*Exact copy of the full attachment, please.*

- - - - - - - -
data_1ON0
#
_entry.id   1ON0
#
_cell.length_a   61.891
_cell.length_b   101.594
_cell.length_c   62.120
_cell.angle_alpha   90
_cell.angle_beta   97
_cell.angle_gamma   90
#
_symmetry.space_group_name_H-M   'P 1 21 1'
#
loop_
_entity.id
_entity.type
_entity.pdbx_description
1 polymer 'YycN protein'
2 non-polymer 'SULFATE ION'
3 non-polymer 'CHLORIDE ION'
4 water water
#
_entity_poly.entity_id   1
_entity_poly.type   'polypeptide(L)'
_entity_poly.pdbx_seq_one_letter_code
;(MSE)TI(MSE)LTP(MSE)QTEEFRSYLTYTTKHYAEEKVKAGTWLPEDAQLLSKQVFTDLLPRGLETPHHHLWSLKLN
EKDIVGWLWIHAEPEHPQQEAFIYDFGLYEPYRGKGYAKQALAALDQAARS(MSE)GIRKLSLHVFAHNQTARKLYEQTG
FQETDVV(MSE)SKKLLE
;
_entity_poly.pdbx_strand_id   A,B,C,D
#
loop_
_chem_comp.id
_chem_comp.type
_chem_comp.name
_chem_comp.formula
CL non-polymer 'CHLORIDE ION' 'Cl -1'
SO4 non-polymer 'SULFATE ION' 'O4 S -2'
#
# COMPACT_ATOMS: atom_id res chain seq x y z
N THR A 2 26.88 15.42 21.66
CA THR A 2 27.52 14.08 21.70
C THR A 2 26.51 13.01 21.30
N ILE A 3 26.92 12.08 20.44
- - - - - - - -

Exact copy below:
data_1ON0
#
_entry.id   1ON0
#
_cell.length_a   61.891
_cell.length_b   101.594
_cell.length_c   62.120
_cell.angle_alpha   90
_cell.angle_beta   97
_cell.angle_gamma   90
#
_symmetry.space_group_name_H-M   'P 1 21 1'
#
loop_
_entity.id
_entity.type
_entity.pdbx_description
1 polymer 'YycN protein'
2 non-polymer 'SULFATE ION'
3 non-polymer 'CHLORIDE ION'
4 water water
#
_entity_poly.entity_id   1
_entity_poly.type   'polypeptide(L)'
_entity_poly.pdbx_seq_one_letter_code
;(MSE)TI(MSE)LTP(MSE)QTEEFRSYLTYTTKHYAEEKVKAGTWLPEDAQLLSKQVFTDLLPRGLETPHHHLWSLKLN
EKDIVGWLWIHAEPEHPQQEAFIYDFGLYEPYRGKGYAKQALAALDQAARS(MSE)GIRKLSLHVFAHNQTARKLYEQTG
FQETDVV(MSE)SKKLLE
;
_entity_poly.pdbx_strand_id   A,B,C,D
#
loop_
_chem_comp.id
_chem_comp.type
_chem_comp.name
_chem_comp.formula
CL non-polymer 'CHLORIDE ION' 'Cl -1'
SO4 non-polymer 'SULFATE ION' 'O4 S -2'
#
# COMPACT_ATOMS: atom_id res chain seq x y z
N THR A 2 26.88 15.42 21.66
CA THR A 2 27.52 14.08 21.70
C THR A 2 26.51 13.01 21.30
N ILE A 3 26.92 12.08 20.44